On August 25, 2011, Bank of America (BAC) announced the sale of $5 billion of 6% Cumulative Perpetual Preferred Stock to Berkshire Hathaway (BRK.A, BRK.B). The preferred stock is redeemable by Bank of America at any time at a 5 percent premium.
In conjunction with this agreement, Berkshire also received warrants to purchase 700,000,000 shares of Bank of America common stock at an exercise price of $7.14 per share. The warrants may be exercised in whole or in part at any time, and from time to time, during their 10-year life.
At Bank of America's closing price of $6.87 per share on January 11, 2012, what are these warrants worth? Although these warrants are currently "out of the money" since the underlying common shares are selling below the strike price of $7.14, they have considerable value which can be estimated using a Black-Scholes calculator.
When applying a strike price of $7.14, stock price of $6.87, time remaining of 3520 days, historical volatility of 59% (source: TD Ameritrade), and a risk free interest rate of 2% (10-year Treasury), each warrant is valued at $4.59. Therefore, Berkshire's 700,000,000 warrants have a total current value of approximately $3.2 billion.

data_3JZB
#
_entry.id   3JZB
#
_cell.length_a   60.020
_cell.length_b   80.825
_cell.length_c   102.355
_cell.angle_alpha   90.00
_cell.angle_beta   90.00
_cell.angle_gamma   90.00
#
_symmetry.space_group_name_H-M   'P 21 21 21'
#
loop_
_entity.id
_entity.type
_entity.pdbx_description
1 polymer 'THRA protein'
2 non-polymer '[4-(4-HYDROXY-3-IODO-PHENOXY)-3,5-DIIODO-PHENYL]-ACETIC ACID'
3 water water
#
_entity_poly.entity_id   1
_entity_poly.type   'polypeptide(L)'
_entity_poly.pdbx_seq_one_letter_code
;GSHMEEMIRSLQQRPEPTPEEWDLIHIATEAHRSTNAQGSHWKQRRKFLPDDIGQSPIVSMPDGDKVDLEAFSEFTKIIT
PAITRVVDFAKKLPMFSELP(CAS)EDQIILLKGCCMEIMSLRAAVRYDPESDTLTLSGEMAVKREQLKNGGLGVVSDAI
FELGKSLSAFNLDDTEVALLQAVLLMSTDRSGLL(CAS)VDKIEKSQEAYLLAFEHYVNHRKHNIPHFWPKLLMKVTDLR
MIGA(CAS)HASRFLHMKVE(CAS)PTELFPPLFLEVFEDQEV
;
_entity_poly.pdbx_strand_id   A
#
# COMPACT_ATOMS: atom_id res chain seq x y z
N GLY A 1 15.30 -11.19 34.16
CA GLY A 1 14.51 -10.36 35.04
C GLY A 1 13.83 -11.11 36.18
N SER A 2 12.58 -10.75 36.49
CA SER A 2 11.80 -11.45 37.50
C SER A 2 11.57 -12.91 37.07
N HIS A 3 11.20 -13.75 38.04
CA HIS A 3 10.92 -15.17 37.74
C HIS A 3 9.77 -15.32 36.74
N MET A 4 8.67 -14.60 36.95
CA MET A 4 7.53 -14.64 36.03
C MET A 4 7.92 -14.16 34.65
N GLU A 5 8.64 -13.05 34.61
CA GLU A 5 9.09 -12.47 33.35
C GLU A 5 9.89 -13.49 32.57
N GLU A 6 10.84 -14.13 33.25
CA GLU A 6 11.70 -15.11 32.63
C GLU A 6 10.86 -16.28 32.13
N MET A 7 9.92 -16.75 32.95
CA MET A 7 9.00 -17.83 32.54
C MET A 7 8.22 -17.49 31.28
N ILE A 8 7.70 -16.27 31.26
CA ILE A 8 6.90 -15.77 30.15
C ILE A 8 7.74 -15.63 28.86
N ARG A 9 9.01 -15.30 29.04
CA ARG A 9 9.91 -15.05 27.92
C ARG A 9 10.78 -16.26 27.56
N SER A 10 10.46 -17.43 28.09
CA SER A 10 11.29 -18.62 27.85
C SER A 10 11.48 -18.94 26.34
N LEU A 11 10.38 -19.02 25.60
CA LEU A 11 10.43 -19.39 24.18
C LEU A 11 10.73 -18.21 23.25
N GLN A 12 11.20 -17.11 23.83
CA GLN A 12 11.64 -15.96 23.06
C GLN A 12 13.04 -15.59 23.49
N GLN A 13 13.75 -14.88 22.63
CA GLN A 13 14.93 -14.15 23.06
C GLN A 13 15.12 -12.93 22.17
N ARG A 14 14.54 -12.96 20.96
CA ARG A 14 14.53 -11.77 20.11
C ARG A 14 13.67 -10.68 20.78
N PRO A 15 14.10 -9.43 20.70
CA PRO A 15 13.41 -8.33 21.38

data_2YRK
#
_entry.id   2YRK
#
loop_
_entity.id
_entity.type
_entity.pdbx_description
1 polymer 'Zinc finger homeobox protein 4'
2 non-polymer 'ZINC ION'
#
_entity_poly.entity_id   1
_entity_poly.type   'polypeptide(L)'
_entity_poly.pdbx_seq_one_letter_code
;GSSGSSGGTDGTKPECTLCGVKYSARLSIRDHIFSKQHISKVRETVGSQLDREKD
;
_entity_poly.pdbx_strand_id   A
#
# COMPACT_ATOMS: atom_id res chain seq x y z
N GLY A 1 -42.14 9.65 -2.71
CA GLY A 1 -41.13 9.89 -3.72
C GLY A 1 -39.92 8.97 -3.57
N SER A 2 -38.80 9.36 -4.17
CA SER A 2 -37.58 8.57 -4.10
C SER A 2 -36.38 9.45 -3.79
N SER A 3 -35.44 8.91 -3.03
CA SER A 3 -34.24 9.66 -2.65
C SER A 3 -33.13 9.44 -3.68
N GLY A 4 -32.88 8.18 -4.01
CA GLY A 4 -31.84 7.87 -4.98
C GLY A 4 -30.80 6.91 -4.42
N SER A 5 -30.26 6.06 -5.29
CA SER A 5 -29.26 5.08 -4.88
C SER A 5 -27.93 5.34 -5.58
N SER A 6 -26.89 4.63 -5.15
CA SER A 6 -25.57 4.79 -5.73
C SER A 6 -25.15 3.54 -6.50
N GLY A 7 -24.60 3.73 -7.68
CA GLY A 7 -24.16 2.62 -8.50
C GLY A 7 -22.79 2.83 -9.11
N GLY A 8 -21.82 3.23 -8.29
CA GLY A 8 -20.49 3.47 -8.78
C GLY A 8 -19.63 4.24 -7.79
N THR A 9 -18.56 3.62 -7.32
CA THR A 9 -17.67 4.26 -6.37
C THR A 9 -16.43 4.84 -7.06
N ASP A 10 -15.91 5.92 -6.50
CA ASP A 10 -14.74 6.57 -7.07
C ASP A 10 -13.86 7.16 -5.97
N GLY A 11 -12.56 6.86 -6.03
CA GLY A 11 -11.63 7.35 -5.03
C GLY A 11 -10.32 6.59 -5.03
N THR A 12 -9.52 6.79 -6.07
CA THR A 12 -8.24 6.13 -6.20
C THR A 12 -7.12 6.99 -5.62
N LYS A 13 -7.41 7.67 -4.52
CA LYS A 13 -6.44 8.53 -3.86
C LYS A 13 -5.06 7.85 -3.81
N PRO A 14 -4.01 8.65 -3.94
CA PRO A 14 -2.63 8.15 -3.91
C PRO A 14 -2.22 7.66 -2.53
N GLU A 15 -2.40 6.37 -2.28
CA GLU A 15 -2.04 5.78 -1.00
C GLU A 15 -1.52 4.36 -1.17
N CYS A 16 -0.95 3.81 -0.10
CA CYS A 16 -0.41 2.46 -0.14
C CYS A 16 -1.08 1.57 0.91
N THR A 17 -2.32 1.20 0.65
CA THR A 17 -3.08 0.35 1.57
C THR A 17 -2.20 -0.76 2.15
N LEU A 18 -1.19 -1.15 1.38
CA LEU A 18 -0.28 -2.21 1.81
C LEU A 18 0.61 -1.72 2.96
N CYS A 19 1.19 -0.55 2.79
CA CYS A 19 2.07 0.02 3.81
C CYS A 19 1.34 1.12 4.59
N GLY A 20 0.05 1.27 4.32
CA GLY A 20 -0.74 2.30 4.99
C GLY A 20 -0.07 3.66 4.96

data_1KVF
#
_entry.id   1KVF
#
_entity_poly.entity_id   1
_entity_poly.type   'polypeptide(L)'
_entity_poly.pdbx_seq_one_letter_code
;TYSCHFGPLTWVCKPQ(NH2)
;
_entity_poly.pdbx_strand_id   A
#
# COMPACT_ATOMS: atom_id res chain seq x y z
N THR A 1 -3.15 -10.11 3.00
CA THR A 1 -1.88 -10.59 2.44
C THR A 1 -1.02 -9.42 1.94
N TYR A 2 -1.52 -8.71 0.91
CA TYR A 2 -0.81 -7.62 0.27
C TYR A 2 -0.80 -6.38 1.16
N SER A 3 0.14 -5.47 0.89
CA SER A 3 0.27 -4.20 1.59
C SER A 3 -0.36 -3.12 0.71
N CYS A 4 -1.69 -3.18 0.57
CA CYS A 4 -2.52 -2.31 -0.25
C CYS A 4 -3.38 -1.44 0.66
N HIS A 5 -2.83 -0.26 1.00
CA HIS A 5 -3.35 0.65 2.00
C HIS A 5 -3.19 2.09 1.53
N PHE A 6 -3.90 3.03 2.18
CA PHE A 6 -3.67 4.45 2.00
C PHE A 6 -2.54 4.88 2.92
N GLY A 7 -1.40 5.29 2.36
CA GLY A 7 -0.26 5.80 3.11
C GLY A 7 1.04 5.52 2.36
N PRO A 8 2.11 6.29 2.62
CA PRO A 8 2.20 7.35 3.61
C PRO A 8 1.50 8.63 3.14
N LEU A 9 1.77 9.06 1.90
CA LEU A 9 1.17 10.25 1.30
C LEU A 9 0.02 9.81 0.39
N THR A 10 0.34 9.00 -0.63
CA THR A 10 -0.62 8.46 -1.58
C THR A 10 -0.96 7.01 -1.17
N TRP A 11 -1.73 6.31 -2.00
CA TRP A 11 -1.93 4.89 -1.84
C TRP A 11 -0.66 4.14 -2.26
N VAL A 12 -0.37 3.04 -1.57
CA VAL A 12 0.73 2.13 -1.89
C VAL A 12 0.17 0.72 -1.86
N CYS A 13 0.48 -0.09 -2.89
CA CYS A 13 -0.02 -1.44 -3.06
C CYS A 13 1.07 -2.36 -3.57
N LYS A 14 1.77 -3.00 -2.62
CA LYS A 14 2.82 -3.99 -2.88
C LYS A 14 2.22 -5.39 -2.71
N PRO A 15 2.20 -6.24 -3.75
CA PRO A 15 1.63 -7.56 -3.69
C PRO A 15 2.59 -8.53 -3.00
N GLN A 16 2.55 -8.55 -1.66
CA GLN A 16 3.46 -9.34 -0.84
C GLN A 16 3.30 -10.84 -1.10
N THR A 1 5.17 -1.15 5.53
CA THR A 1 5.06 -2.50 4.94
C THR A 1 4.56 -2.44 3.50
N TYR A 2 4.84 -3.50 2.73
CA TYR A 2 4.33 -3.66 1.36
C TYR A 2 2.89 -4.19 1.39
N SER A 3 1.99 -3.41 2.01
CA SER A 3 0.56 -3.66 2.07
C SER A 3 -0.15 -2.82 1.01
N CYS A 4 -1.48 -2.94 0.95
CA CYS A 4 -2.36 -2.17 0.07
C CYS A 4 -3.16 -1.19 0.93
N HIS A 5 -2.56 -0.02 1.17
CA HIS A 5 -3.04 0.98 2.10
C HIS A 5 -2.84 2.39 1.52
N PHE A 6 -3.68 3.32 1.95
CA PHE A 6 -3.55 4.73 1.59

Warren Buffett's $5 billion investment in Bank of America's 6% preferred stock is not only earning $300 million per year in dividends, but has also added $3.2 billion in shareholder value from the 700 million warrants that it has acquired.
It is interesting to note, that in The Government Employees Insurance Company's third quarter 2011 filing with the National Association of Insurance Commissioners, this Berkshire subsidiary showed that it had acquired 229.6 million Bank of America warrants at a cost of $328.0 million, or $1.43 per warrant, on September 1, 2011. Using Bank of America's closing price of $7.89 on September 1, each warrant would have had a value at that time of $5.52. Therefore, it appears that Berkshire had used very conservative accounting and assigned a total value to its Bank of America warrants of $1.0 billion.
Many discussions of Berkshire's $5 billion investment in Bank of America omit a valuation of the warrants since they are currently out of the money. However, these warrants have added considerable value to Berkshire Hathaway.